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.NET finally brings Web services to life

For those who forget, the hype surrounding Web services was started by Microsoft during the beginnings of its .NET revolution a few years back. Even today, Microsoft touts .NET as a technology built on Web services, which it describes as small building-block applications that can connect to each other as well as to other, larger applications over the Internet.

Early on, though, confusion surrounding the .NET brand -- at one point most of Microsoft’s products carried the .NET logo in some way -- allowed the Web services-hype leadership chair to be taken over by competitors like IBM, Sun and HP. In the meantime, Microsoft has realigned its .NET product set and now finds a slew of customers using its Visual Studio .NET toolset to build applications and Web services, although some observers question whether the tools are hardy enough to build complex corporate systems.

In this issue, contributor Rich Seeley takes a look at how some IT development managers are utilizing the .NET tools to build corporate Web services (“Heard on the street: Tales of .NET”). The conclusion: Microsoft has considerably simplified the Visual Studio .NET toolset since its initial unveiling, when developers faced significant problems due to what observers said was a lack of compatibility with the older Visual Studio tools.

Seeley found that developers still face some difficulties using the new .NET tools due to less-than-complete security, interface and synchronization features; however, they are nonetheless using the technology to build some relatively simple Web services today, while waiting for a new generation of technology.

This issue of ADT also features an update on the status of the Unified Modeling Language (UML) as Version 2.0 hits the streets (“Is UML heading for fragmentation?”). The standard -- created at the former Rational Software by some of the world’s top methodologists and then turned over to the OMG consortium -- has languished in recent years as development of Version 2.0 lagged and its owner spent time touting the newer Model Driven Architecture (MDA) that’s based on UML.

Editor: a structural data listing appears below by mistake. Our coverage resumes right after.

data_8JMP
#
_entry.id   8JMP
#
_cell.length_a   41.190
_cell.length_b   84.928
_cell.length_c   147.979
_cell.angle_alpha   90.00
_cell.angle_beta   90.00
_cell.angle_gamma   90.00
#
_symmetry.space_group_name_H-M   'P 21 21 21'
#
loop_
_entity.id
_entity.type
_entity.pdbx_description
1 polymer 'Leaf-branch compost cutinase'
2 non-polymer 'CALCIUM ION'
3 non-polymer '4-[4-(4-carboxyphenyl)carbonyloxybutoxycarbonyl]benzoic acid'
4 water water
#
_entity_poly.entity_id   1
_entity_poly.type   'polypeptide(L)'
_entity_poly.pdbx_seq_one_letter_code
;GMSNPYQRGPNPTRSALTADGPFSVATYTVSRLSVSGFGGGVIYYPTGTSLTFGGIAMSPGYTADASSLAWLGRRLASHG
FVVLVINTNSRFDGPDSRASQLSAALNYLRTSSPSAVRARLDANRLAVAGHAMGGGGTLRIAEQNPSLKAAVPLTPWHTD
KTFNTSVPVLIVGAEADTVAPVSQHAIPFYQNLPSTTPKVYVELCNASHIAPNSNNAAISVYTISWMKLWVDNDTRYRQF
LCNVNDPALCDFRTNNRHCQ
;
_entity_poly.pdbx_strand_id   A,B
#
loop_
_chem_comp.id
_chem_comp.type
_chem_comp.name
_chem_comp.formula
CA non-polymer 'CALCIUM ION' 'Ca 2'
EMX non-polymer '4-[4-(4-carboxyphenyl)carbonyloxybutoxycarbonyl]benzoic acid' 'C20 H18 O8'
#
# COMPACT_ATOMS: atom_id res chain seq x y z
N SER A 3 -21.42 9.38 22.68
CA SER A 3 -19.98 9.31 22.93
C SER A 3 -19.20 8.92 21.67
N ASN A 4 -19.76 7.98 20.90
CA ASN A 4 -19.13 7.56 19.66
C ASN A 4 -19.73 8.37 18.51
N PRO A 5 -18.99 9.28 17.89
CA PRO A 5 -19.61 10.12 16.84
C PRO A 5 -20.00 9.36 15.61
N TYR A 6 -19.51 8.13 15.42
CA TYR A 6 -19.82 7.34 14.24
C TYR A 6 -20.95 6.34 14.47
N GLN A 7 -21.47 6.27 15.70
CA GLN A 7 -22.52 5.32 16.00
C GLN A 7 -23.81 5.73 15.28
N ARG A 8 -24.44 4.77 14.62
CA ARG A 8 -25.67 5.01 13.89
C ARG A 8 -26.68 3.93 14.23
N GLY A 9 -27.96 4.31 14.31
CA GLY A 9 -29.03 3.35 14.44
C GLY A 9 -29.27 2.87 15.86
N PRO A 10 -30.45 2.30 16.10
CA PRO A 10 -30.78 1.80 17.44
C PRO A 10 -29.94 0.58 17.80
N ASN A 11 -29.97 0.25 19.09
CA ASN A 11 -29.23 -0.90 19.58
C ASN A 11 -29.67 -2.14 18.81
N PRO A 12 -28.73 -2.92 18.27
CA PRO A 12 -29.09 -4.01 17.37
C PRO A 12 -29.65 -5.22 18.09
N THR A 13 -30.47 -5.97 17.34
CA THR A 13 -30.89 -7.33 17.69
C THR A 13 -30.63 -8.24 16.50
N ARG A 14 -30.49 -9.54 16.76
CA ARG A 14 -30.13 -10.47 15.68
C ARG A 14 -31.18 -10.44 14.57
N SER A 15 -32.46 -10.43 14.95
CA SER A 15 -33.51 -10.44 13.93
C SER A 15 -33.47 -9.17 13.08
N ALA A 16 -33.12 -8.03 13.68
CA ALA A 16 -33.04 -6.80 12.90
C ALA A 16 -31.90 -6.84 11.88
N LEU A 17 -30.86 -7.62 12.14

Author Richard Adhikari found that while UML developers are generally pleased with the upgrade features, many have expressed fear that an inability to enforce compliance with the specs doesn’t bode well for the future of the standard.

In our Cover Story (“BI: Real time or right time?”), consultant Tony Baer examines several questions surrounding efforts to build systems that can do real-time analysis. Some users and analysts say the concept of real-time business intelligence is becoming too subjective to establish a formal definition. Others say users should differentiate between real-time and right-time analysis. Read on and let us know what you think.

Best regards,

Michael W. Bucken

About the Author

Mike Bucken is former Editor-in-Chief of Application Development Trends magazine.

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